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The ACLU's war on religion
WorldNetDaily.com ^ | 9/22/2005 | Alan Sears

Posted on 09/22/2005 10:17:45 AM PDT by inkling

Congress shall make no law respecting an establishment of religion, or prohibiting the free exercise thereof; or abridging the freedom of speech, or of the press; or the right of the people peaceably to assemble, and to petition the government for a redress of grievances.
– First Amendment, U.S. Constitution

As demonstrated in the first entry in our Bill of Rights, Americans are a religious people with a history steeped in faith. The first act of the Continental Congress called for prayer. President Lincoln enacted a day of prayer and fasting, and President Truman created an annual National Day of Prayer. The constitutions of all 50 states directly recognize and honor God in some way.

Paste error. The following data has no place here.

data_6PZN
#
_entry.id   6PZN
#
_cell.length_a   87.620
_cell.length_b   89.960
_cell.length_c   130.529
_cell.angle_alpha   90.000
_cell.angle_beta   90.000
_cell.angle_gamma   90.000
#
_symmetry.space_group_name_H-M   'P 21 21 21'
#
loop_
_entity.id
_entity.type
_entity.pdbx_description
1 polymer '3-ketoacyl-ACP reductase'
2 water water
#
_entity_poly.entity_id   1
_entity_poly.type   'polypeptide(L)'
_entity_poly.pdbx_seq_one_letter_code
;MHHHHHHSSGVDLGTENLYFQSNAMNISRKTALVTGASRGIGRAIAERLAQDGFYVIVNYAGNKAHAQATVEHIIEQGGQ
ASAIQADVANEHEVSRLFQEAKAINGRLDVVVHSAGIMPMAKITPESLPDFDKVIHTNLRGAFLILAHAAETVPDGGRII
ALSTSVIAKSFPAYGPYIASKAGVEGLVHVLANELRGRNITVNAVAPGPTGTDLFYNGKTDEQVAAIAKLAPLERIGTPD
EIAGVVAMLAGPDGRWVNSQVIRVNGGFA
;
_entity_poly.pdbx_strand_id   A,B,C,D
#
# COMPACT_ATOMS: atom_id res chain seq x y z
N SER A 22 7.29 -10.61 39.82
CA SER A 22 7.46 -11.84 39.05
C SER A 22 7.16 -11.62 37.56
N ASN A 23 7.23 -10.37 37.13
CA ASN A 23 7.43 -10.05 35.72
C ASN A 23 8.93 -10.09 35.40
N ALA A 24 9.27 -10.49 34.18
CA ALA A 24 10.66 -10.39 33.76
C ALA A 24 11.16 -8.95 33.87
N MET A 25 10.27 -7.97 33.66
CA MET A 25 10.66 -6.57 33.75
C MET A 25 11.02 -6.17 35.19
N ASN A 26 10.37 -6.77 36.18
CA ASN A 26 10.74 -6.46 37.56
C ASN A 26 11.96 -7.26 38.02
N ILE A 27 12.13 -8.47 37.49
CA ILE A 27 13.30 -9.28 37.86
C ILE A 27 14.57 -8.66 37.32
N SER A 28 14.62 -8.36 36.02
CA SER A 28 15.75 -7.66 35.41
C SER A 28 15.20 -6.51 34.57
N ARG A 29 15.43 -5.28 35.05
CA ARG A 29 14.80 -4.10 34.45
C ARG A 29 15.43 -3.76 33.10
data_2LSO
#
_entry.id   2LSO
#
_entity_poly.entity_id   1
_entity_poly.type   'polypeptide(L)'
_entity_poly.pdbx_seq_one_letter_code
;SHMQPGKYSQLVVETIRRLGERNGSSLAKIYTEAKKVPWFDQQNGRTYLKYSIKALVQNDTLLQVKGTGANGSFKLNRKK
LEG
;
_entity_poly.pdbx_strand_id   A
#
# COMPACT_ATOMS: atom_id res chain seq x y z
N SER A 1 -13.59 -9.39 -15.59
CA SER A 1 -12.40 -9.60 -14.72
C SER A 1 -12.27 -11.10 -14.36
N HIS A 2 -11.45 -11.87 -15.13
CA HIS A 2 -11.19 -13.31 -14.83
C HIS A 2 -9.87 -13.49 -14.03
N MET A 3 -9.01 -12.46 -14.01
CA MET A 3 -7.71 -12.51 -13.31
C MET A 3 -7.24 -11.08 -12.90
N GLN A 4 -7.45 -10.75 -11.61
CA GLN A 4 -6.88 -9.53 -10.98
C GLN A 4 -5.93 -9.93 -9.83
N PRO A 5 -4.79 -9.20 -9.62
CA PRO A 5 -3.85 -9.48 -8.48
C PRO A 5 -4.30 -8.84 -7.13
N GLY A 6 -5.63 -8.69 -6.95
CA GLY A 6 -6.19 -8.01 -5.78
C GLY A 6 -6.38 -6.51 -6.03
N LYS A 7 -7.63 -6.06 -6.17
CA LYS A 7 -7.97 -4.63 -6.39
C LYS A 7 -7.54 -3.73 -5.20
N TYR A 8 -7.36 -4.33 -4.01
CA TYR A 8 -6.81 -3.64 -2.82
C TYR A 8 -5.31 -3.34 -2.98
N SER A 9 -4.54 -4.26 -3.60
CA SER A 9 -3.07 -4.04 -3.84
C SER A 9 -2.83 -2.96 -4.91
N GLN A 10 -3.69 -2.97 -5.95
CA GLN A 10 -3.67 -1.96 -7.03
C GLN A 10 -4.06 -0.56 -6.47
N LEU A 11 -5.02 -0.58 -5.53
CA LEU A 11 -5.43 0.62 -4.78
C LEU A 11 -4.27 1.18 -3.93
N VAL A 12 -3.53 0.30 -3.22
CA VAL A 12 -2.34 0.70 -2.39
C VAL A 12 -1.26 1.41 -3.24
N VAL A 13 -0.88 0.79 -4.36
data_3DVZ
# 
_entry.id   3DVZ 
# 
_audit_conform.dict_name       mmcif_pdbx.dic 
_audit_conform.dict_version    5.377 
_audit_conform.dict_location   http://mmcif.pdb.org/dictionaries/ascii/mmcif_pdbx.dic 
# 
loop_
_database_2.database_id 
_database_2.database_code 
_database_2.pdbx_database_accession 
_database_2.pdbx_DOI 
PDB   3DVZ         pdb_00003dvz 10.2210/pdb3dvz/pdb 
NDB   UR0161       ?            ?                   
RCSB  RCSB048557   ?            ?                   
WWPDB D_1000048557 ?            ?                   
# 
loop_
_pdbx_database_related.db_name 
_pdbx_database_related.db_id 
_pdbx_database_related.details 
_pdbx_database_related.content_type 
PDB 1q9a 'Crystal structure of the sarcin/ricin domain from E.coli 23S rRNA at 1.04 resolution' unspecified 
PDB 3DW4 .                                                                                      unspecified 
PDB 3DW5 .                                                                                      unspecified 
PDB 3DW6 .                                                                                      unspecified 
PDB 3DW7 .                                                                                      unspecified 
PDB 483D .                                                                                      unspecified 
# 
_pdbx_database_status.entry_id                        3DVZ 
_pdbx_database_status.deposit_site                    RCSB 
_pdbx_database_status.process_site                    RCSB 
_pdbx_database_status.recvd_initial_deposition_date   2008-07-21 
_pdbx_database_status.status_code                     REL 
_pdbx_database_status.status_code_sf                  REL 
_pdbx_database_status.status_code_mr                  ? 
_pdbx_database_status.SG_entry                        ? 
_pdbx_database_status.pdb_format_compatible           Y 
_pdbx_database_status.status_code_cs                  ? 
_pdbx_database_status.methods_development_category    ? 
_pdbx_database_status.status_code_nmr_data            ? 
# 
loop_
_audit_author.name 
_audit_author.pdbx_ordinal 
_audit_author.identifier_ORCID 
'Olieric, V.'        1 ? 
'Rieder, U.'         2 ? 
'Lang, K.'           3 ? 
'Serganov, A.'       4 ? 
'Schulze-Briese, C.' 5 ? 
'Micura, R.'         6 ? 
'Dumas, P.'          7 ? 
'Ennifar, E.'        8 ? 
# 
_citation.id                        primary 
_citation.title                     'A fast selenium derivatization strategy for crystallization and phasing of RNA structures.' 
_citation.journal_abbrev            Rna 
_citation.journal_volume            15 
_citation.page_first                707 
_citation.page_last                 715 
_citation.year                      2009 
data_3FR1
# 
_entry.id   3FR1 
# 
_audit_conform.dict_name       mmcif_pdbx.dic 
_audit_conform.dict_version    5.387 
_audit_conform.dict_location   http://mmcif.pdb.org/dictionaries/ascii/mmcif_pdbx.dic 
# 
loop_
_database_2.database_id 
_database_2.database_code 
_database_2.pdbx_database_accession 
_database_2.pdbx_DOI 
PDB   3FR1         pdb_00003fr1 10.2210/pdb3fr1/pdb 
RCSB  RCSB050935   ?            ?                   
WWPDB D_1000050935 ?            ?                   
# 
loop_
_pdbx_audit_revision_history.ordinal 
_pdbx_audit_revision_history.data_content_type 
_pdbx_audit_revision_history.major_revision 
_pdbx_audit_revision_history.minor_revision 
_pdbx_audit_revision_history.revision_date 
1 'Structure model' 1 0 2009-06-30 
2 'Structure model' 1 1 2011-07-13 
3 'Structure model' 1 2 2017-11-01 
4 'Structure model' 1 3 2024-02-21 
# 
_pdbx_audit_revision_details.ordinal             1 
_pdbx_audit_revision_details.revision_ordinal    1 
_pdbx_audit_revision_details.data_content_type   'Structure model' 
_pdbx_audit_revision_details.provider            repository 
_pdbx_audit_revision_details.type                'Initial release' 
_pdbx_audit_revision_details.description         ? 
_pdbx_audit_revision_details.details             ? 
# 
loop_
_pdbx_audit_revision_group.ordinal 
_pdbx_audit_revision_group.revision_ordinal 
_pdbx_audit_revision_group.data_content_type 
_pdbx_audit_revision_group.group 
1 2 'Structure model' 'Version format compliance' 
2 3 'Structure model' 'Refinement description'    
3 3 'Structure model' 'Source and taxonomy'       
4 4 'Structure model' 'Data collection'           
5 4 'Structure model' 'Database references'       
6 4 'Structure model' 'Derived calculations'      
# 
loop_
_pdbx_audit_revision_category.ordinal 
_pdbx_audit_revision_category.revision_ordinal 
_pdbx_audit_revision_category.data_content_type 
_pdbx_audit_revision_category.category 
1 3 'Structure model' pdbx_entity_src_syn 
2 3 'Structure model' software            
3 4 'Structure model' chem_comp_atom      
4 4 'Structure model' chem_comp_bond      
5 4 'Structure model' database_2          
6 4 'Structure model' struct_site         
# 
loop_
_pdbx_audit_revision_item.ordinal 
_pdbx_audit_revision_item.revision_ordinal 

The First Amendment is a major recognition of these values. The amendment guarantees every American freedom of religion; however, the American Civil Liberties Union is aggressively twisting it inside out to force the government to restrict religious expression.

Big surprise.

Despite promoting itself as a great defender of individual rights, the ACLU is the foremost religious censor in America. This column only affords enough space to mention but a few of the innumerable examples of the ACLU's anti-religious zealotry. But they are enough to illustrate the lengths to which the ACLU will go to attempt to impose this foolhardy agenda on America.

In the late 1960s, plaques bearing non-sectarian passages from Psalms were privately donated and installed at Grand Canyon National Park. (Even if you haven't heard of this story, you can probably guess where this is heading.) An ACLU paralegal "discovered" the three-decades-old plaques and e-mailed the National Park Service to demand an explanation. This simple correspondence so rattled the Park Service that they removed the plaques without a legal fight.